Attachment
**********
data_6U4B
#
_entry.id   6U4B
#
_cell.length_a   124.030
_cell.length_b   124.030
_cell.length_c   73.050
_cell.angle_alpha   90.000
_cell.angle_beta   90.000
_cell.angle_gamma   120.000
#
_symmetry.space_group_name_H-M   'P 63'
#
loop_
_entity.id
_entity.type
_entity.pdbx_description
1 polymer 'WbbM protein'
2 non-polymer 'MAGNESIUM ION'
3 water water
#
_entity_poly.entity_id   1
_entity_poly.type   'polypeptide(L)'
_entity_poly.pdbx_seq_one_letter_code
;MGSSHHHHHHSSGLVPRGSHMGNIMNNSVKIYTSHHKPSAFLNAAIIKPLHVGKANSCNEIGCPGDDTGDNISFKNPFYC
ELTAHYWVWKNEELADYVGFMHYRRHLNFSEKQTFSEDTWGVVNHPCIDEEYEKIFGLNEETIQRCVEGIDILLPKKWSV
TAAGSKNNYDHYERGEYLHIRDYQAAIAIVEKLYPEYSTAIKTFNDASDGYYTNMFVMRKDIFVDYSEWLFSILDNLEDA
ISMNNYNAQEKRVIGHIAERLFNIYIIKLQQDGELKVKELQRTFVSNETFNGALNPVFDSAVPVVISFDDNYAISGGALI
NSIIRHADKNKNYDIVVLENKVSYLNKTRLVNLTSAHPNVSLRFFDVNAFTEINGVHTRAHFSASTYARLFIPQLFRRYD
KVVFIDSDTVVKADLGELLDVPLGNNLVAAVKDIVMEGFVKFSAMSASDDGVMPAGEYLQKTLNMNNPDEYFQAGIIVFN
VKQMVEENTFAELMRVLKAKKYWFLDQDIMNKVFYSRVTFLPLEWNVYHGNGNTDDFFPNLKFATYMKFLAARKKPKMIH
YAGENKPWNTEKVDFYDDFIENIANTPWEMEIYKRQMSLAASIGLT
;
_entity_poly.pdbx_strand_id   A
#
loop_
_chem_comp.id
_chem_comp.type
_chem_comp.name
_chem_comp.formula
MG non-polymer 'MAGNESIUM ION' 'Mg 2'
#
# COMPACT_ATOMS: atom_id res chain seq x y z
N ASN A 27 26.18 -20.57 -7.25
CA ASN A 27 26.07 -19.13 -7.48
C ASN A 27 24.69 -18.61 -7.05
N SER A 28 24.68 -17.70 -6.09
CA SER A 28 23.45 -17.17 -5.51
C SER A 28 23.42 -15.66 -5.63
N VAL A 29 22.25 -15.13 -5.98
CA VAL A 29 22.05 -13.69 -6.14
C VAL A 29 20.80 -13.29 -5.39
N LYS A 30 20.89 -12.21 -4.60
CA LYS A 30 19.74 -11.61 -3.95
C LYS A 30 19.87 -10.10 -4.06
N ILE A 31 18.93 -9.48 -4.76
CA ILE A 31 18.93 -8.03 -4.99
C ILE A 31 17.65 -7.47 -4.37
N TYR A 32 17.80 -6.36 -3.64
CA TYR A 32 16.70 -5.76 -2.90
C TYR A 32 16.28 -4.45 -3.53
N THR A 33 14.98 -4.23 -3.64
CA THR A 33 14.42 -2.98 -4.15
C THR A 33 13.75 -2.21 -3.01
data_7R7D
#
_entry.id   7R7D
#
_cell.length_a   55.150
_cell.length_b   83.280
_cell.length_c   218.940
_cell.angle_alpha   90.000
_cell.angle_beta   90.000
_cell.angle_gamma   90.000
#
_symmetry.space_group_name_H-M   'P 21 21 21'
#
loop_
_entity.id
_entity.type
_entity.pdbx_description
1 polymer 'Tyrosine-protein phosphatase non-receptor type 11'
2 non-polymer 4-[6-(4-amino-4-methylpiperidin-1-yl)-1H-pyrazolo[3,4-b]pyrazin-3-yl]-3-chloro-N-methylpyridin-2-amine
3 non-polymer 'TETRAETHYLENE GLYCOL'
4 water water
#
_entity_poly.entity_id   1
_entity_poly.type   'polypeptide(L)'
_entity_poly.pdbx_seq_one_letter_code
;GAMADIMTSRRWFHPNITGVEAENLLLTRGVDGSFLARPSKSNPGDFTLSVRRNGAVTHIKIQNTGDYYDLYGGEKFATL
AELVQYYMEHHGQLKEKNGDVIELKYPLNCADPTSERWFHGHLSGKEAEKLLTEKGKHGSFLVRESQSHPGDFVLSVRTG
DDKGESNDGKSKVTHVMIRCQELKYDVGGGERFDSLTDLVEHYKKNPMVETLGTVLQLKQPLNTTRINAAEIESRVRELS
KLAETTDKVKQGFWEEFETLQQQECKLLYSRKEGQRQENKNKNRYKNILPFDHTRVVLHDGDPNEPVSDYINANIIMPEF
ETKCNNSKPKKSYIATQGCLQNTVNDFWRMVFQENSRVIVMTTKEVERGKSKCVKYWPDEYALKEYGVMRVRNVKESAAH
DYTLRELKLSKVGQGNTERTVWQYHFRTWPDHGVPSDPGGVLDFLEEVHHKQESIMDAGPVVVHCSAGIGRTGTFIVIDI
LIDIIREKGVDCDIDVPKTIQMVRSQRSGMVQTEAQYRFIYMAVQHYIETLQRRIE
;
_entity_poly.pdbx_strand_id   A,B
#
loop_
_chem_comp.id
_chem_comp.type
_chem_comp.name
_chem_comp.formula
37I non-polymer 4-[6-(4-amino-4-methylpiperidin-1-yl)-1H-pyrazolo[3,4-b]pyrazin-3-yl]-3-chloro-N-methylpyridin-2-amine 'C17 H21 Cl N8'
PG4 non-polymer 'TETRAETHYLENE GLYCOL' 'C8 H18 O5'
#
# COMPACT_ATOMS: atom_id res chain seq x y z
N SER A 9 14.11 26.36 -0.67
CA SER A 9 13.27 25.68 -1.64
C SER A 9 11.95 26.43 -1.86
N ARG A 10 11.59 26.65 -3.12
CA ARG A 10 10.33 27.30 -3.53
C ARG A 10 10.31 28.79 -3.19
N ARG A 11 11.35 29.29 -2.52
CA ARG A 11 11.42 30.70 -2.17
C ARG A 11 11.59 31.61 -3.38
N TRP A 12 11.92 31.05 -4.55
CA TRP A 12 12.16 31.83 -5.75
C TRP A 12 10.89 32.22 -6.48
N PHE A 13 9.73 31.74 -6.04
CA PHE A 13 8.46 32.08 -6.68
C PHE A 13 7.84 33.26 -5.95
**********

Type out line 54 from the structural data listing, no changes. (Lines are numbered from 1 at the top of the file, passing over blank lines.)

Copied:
CA LYS A 30 19.74 -11.61 -3.95